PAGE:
Creamy Tomato Soup with Lemongrass and Ginger

This soup is a little bit Indian, a little bit S. E. Asian, a little bit English, and very divine.

A soup that has stood the test of time. Fragrant and beautifully flavoured, it is treasured still by my family. It is a little bit Indian, a little bit S. E. Asian, a little bit English, it is divine. It is light enough to have in Summer and Autumn.

Similar recipes include Tomato-Garlic Soup with Tamarind and Spices, and Cream of Potato and Tomato Soup with Leeks.

You might also like our Tomato Soup recipes here. Indian Soups are here. Or browse Tomato recipes here. Check out our easy Autumn recipes here.

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Mugh Ni Dal | Dry Spicy Mung Dal | A Mung Dal Dish from Gujarat

Rice or Mung Dal? A great Gujarati accompaniment to other Indian dishes.

In this Gujarati dish, the grains of the Mung Dal remain separate and look quite like rice, if you squint a little. Serve this with any Indian meal.

You might like to browse our Mung recipes. And the Indian recipes. Be inspired by a range of Autumn dishes.

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Amritsari Dal from the Punjab

A gentle Punjabi dish from Urad and Channa lentils

If I wasn’t such a fan of South Indian food, culture, arts, music, temples, rituals and everything else that is predominately from Tamil Nadu, I might have fallen in love with the Punjab. Punjabi food is wholesome and full of rustic flavour. The custom of cooking in community ovens or tandoors can still be found in rural areas even today. The cuisine is characterised by a profusion of dairy products in the form of malai (cream), paneer and dahi (yoghurt). And also the dals are a speciality of Punjabi cuisine, made of whole pulses like black gram (urad), green gram (mung) and Bengal gram (channa).  They are cooked in covered earthen pots on a slow fire clay oven fueled with dung-cakes, often simmered for hours till they turn creamy, and then flavoured with spices and rounded off with cream and butter for that rich finish. The food is simply delicious. Thanks to Sanjeev Kapoor for part of this information.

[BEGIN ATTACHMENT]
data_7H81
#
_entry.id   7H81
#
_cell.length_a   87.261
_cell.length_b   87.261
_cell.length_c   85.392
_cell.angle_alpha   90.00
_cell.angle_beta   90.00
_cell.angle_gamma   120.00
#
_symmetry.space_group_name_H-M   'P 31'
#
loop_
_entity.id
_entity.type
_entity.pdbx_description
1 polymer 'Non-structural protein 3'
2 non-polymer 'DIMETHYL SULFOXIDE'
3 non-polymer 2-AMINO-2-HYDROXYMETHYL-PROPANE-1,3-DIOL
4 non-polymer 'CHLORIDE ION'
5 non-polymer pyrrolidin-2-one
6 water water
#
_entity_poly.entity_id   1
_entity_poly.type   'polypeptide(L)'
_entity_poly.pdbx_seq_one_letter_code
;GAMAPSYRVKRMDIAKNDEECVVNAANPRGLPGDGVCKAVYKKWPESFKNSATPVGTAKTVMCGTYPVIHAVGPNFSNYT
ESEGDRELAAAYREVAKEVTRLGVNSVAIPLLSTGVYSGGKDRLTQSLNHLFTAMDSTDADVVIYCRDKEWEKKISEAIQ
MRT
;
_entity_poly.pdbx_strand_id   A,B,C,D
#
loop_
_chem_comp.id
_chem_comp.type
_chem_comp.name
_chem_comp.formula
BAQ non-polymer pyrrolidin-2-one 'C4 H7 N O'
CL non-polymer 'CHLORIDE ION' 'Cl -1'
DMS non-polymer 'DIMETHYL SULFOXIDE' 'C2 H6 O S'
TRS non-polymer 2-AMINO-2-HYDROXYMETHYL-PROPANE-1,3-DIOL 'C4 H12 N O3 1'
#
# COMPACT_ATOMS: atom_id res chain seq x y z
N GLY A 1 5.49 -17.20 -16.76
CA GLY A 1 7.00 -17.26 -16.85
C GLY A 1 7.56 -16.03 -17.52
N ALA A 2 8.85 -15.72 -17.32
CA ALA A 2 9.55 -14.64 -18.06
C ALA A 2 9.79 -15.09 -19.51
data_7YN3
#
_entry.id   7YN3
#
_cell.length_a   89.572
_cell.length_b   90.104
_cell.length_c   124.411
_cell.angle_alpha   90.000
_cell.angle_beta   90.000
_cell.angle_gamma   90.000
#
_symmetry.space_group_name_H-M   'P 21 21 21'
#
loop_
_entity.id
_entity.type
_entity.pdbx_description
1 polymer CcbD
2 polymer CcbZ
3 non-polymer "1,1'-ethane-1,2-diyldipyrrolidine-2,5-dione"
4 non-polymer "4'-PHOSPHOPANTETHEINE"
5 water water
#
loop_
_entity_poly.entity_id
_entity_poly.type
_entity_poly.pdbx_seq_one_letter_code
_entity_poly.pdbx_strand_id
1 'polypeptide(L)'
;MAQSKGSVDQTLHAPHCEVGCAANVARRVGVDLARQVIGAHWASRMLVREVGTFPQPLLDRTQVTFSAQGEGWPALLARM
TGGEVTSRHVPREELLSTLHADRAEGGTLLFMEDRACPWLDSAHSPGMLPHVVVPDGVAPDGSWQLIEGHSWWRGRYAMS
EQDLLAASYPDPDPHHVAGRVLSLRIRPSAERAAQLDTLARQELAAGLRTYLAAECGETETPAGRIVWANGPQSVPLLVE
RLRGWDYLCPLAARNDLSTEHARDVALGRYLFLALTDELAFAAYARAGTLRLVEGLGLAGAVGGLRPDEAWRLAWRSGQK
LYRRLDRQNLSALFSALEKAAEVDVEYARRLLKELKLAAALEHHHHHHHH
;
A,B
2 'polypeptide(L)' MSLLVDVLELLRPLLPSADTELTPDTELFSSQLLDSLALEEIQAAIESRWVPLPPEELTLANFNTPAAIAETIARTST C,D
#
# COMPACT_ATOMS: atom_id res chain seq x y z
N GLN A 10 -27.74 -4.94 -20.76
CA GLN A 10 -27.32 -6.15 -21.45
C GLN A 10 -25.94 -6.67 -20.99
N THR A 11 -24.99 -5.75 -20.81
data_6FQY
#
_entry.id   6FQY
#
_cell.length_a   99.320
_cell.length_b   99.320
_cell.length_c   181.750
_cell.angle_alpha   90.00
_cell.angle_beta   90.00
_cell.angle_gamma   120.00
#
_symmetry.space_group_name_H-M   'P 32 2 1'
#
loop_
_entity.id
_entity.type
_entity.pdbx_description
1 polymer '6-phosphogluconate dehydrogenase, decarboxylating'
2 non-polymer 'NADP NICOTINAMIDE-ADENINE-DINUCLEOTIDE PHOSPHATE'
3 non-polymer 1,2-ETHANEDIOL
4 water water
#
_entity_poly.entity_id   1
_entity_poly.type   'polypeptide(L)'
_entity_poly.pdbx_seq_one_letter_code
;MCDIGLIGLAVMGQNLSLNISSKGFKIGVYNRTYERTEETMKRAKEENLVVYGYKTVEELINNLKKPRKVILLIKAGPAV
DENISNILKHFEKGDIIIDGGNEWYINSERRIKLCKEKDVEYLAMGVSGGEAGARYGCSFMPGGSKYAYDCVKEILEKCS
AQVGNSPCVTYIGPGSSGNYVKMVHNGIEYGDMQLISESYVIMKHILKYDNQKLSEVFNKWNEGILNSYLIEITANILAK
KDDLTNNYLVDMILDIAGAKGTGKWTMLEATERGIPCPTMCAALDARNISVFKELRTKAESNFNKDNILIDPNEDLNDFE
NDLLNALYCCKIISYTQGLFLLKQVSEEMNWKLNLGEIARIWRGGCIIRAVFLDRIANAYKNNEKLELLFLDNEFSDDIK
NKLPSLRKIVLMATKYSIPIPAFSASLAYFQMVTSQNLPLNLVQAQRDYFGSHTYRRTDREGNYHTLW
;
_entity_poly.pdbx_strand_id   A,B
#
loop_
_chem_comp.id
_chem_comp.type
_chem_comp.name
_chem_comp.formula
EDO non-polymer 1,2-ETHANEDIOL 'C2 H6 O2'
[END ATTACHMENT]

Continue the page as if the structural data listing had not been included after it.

Urad lentils are favourites in the Punjabi cuisine, and take so well to the long slow cooking. This dish is soothing and gentle, despite the large amounts of garlic and ginger. Their assertiveness is overcome by the long slow cooking time. The dish is generally quite mild in its spiciness.

You might like to explore our Urad Lentil recipes here, especially all of the Dal Makhani-style dishes. Browse the Punjabi recipes. Or check out our Slow Cooking dishes.

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Simple Indian Dal Soup

A nourishing soup for a cooler night

“Soups” are an interesting concept in South India. Soups do exist, although I suspect they are a relatively modern concept influenced by the British occupation. Contrasted with this are many soupy South Indian dishes like rasam, sambar, kuzhambu, kootu, dals etc that are not soups as we understand them, yet appear to be soup-like to non-Indian eyes.

Recently in India I was eating at a large canteen. The food was great. One counter in the canteen offered us small bowls of liquid. I asked Rasam? No, he said, Soup. I thought I did not understand his accent. Rasam? I asked again. Soup he said again. Ok, soup.

They were generally thin stocks without vegetables, but perhaps with a little body from undetectable lentils. Not as thin as a broth, not as thick as, say, a creamed soup. Highly delicious, and we often had 2 or 3 small bowls of it at the end of our meal, as we sat outside reviewing the day’s activities. In the cool of the evening, after a hot hot day, it was delicious.